Drainage utility fee on the horizon - KFDA - NewsChannel 10 / Amarillo News, Weather, Sports

Drainage utility fee on the horizon

NewsChannel 10

Amarillo, Texas - The City of Amarillo is one step closer to solving the area's flooding problems.

It's something city officials have been considering for months, but after a unanimous preliminary vote this evening, it looks like the drainage utility fee will become a reality.

A new tax is on the horizon for Amarillo residents and business owners, and it's all in the name of your safety.

Public Works Director Michael Rice says, "We do have flash flooding which occurs. People are aware of some of the streets that are inundated. It affects the ability for emergency operations to take place, and we have had people who have died unfortunately in Amarillo because of the flooding."

It's a tax that will generate about $4 million each year, and will go strictly toward the $66 million worth of projects needed to fix the city's drainage system in desperate need of repair.

It's a price tag too large for the city's wallet, which is why they're turning to yours.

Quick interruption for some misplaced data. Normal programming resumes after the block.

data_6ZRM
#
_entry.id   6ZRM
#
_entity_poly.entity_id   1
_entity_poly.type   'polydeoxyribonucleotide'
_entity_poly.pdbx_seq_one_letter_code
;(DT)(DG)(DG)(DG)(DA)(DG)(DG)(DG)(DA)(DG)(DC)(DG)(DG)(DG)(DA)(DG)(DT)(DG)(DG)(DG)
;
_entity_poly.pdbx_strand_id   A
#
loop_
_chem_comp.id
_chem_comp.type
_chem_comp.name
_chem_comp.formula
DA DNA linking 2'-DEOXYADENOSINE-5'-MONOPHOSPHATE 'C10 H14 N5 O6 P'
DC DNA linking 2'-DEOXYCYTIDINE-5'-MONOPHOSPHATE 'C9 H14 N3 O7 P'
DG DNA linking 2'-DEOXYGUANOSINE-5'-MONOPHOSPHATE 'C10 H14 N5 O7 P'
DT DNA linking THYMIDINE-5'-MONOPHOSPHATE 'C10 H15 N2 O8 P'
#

Mayor Paul Harpole explains, "The tone is that shared cost is the best cost, that everybody is inputting water into the system. It has to be dealt with equitably by everybody that lives in the city."

The fee will vary from property to property, but all Amarillo homes and businesses will be appraised based on their amount of impervious surfaces, areas like rooftops, driveways, and parking lots.

An average home will pay $2.51 a month.

The fees for commercial properties are calculated the same way, but will be much higher.

Rice explains, "If you have a piece of property that has 28,000 square feet of impervious area, it would be worth 10 of those ERU's, or equivalent residential units. If you are 10 units, than you pay 10 times that $2.51, or $25.10 every month."

While virtually everyone will pay, there are a few who are won't, like Amarillo College.

City officials say the fee will last for at least the next five years, but they don't anticipate it rising.

City officials will take a second and final vote on the matter at next week's commission meeting.

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